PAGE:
Saw Lost in Translation Saturday night. I wanted to see what much of the the ado was about. (And, tongue-in-cheek, I have to ask: Was it all about nothing? Teehee.)
I have always admired people who write a great book, or a really good original movie. As I thoroughly enjoyed past winners of the Oscar Best Screenplay awards (think Good Will Hunting, Dead Poets Society, Pulp Fiction, The Usual Suspects, all the way back to All About Eve), and as I’m destined to be an Oscar winner for Best Screenplay, I decided it was high time to watch the past year’s Oscar winner for Best Original Screenplay. I can’t say that I like Sofia Coppola immensely; I always though it was a sucker deal that she ended up kissing the dashing Andy Garcia in her father’s The Godfather Part III (okay, okay, so she just filled in for Winona—yeah sure, she was the only one available).
Of course I know that Bill Murray plays a has-been action star who is shooting commercials in Japan and hinging on a midlife crisis; and that Scarlett Johansson plays the tag-along wife of a hotshot photographer who always leaves her alone. But what was it all about? Two of my friends who have already watched it both had the same sentiments: “What was the point?” Murray, listless, midlife crisis-bound, meets Johansson, pretty, filled with ennui. They are both alienated. It takes them a third of the movie to actually really meet; before that it is a whole lot of foundation—the goings-on behind Murray’s commercials, Johansson’s long hours of doing nothing. They get to know each other and paint the town red, two significantly different people thrown together by circumstance and making the most of their time together.
But what is the point, indeed? They go and examinine everything Japanese from the nightlife and the weird bars, to ikebana, to outrageous talk shows (wonderful!)… and a lot of things get lost in translation, not just between Japanese and Americans, but also between the two of them and their spouses. Do I get it? Not really, because I don’t know what it’s like exactly being there. I don’t really get it; but I watched them not get much of it, either. It was strange, being privy to these intimate conversations and manifestations of melancholia. And I can totally relate to the feeling of being lost, of feeling irrelevant.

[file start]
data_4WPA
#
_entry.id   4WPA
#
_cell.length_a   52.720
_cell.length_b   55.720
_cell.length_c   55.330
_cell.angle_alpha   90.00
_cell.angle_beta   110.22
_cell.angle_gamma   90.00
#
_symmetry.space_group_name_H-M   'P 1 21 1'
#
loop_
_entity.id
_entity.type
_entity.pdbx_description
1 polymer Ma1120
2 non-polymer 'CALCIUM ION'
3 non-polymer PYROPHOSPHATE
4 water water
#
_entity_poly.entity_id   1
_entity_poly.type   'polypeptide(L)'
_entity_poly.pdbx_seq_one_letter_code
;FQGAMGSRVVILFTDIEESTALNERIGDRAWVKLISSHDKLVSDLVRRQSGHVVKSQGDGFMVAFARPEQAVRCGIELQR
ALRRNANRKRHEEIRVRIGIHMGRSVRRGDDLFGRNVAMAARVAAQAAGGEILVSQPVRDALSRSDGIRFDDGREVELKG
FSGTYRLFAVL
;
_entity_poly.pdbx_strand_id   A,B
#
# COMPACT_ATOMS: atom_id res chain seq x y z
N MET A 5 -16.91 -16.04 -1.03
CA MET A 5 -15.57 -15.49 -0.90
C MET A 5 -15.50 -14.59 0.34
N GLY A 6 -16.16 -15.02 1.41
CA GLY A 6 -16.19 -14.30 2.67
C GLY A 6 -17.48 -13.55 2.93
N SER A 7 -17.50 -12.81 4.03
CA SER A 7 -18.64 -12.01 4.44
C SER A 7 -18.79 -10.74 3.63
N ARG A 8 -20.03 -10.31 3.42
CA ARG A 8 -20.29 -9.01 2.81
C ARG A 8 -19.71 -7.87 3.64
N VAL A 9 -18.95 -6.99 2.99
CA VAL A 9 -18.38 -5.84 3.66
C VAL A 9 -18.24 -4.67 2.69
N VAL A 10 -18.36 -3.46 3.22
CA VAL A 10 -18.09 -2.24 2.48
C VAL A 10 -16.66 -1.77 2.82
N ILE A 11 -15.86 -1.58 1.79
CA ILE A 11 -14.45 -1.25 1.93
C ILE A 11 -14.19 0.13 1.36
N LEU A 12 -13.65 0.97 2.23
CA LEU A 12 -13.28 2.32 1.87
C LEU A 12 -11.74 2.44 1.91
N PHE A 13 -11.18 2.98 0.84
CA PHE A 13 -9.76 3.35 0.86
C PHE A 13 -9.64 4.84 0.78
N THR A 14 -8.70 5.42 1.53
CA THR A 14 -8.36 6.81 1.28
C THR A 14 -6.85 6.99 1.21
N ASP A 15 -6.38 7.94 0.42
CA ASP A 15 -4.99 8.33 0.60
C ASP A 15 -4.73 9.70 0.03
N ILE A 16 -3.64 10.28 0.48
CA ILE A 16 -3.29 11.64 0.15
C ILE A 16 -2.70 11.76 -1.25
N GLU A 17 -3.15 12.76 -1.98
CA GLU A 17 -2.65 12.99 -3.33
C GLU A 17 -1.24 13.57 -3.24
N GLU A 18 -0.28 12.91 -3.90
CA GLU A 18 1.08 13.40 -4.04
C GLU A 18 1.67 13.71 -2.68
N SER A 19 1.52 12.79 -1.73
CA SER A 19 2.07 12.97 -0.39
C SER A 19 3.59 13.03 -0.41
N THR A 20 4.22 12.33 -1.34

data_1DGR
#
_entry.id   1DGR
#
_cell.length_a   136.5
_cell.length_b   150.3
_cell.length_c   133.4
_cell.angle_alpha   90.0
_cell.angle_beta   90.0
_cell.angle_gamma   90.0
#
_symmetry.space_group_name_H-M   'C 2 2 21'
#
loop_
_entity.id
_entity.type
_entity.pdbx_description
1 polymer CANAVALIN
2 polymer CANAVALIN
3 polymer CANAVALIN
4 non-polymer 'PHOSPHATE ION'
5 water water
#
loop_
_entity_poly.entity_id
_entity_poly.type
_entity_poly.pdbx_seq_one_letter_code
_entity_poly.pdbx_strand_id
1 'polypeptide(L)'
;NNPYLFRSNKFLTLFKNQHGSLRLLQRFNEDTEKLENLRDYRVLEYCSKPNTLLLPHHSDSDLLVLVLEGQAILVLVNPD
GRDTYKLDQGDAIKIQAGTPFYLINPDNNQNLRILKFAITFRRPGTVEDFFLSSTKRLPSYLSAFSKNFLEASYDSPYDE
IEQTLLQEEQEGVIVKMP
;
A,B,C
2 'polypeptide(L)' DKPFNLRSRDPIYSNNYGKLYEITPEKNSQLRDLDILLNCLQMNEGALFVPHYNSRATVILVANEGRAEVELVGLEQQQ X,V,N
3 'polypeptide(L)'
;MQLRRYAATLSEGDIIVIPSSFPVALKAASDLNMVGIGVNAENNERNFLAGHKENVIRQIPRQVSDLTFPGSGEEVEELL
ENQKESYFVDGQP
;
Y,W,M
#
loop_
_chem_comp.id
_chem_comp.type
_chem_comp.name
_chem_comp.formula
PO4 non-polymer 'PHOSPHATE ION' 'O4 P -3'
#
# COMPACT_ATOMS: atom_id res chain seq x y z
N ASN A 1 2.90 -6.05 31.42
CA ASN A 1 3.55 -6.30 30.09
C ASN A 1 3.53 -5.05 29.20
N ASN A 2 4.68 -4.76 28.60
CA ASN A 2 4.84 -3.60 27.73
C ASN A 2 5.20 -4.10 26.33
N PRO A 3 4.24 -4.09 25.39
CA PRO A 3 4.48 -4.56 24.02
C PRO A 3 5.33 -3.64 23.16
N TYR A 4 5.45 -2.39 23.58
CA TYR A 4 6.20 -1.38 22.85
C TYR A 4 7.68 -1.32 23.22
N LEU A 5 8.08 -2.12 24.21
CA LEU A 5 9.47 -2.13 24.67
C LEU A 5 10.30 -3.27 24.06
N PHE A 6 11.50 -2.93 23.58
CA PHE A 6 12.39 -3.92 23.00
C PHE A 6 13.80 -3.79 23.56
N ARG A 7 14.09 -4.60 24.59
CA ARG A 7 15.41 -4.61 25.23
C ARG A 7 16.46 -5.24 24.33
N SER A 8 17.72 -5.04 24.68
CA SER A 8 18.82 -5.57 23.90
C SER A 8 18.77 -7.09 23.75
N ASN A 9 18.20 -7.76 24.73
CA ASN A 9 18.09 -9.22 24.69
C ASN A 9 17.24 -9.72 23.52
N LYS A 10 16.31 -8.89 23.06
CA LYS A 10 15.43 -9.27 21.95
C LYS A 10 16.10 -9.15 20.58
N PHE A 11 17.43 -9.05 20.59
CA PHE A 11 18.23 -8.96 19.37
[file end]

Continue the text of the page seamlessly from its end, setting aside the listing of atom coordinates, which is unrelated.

Great movies for me are sometimes filled with spectacle (Gladiator, The Return of the King) or the stark, harsh realities of life (Traffic). But sometimes, good movies come from little places in the heart, exploring the niceties of human emotion and the subtleties of interaction. Among my favorites in this category would be One True Thing, now joined by Lost in Translation.
It is not the best film of the year (you know what that is for me, reinforced by the Best Picture Oscar!). But compared to its co-nominees in the Best Screenplay category, I think it did deserve the Best Original Screenplay honor. Sofia Coppola has been able to provide a meaningful study of human experience in an alien culture; when the most alienation these two people experience are from their respective spouses. Bill Murray’s characterization of Bob Harris was riveting and I’m sure elicited much sympathy for his portrayal of the pathos of midlife. His and Scarlett Johansson’s subdued performances are the real core of the movie, helped along by Coppola’s script. I also enjoyed the scattered comic moments, especially the afore-mentioned talk show and Anna Farris’ adorable portrayal of someone whom people said was Cameron Diaz (there was a resemblance, indeed, although to the Cameron of movies such as Charlie’s Angels and There’s Something About Mary).
My most esteemed high school English Literature teacher said that literature was all about the significant human experience. No matter how mundane these experiences may seem to other people, the fact that it is significant to certain people gives one license to write about it and explore its minutiae. This is where this movie succeeds, in providing us a new view of what could be stereotypical characters, feeling out an alien culture, and thoroughly being not-so-mundane.
buffy quote for the day
From last night's Anya episode, Selfless:
Villager (about Olaf who has been turned into a troll by Aud and is trying to convince them that he is Olaf, in some weird Slavic tongue): "The troll is doing an Olaf impersonation!"